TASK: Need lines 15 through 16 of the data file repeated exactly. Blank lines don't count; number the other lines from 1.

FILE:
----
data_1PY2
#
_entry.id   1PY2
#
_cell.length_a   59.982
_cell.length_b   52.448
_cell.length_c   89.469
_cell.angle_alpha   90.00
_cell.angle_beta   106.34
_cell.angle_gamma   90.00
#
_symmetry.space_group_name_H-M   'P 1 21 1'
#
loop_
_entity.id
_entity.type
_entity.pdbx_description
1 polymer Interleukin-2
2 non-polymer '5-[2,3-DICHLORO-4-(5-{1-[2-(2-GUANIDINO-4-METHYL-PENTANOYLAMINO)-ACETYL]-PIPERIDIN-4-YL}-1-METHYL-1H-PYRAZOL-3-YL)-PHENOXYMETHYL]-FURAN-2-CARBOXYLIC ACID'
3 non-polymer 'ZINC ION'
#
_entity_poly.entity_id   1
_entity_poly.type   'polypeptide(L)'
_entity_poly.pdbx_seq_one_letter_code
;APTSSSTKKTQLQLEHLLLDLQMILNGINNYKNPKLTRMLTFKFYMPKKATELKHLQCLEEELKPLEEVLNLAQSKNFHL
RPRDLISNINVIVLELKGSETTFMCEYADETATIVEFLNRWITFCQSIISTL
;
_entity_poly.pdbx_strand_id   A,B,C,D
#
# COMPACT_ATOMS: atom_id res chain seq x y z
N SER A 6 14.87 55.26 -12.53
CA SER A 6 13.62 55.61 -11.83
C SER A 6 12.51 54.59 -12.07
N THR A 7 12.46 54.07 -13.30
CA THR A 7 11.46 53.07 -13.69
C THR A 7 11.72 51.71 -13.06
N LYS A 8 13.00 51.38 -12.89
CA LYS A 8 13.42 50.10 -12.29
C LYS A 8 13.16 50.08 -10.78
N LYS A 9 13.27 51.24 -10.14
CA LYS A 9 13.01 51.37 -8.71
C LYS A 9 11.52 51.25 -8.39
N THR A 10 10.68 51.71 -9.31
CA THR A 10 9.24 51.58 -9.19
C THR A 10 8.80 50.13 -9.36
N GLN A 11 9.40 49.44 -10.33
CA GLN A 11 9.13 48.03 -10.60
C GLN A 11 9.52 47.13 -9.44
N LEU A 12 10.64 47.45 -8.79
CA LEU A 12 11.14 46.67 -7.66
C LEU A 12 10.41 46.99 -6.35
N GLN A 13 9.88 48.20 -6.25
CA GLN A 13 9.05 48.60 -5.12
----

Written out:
_entity.id
_entity.type